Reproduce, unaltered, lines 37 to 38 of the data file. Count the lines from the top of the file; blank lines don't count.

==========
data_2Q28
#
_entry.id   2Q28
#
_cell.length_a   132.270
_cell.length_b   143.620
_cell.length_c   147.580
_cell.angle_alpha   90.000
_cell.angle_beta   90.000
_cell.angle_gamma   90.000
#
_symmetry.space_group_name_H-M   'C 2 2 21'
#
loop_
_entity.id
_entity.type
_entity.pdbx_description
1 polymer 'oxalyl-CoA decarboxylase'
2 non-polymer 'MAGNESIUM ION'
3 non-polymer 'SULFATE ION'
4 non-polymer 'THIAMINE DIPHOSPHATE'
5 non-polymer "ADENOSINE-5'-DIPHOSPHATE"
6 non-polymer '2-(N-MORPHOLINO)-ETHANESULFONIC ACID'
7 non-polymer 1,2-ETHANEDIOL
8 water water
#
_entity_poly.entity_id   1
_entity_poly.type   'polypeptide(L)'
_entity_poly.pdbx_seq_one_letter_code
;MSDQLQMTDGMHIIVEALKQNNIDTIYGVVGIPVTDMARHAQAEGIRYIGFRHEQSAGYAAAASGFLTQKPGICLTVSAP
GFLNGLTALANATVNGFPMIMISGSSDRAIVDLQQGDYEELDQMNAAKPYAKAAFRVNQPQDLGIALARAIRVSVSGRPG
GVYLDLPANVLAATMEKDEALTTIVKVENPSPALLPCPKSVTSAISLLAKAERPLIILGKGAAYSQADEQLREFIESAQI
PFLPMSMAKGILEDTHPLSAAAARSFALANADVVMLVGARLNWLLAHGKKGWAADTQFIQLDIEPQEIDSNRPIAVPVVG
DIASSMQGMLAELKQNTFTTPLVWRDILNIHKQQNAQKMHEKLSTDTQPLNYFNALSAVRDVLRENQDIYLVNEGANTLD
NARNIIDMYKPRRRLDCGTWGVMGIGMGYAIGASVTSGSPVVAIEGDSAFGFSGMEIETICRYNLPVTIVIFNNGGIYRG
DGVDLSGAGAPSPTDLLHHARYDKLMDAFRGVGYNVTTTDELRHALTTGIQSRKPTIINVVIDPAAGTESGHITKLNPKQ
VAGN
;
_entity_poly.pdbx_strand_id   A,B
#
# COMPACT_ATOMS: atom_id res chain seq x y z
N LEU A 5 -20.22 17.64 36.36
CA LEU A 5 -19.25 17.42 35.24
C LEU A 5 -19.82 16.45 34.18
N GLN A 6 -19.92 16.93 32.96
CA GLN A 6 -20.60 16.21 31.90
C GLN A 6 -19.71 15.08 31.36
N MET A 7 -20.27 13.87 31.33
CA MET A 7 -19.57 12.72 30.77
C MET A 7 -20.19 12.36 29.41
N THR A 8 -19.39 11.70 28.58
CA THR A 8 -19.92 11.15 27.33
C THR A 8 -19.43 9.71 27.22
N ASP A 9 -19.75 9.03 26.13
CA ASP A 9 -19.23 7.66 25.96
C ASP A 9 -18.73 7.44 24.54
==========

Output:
VAGN
;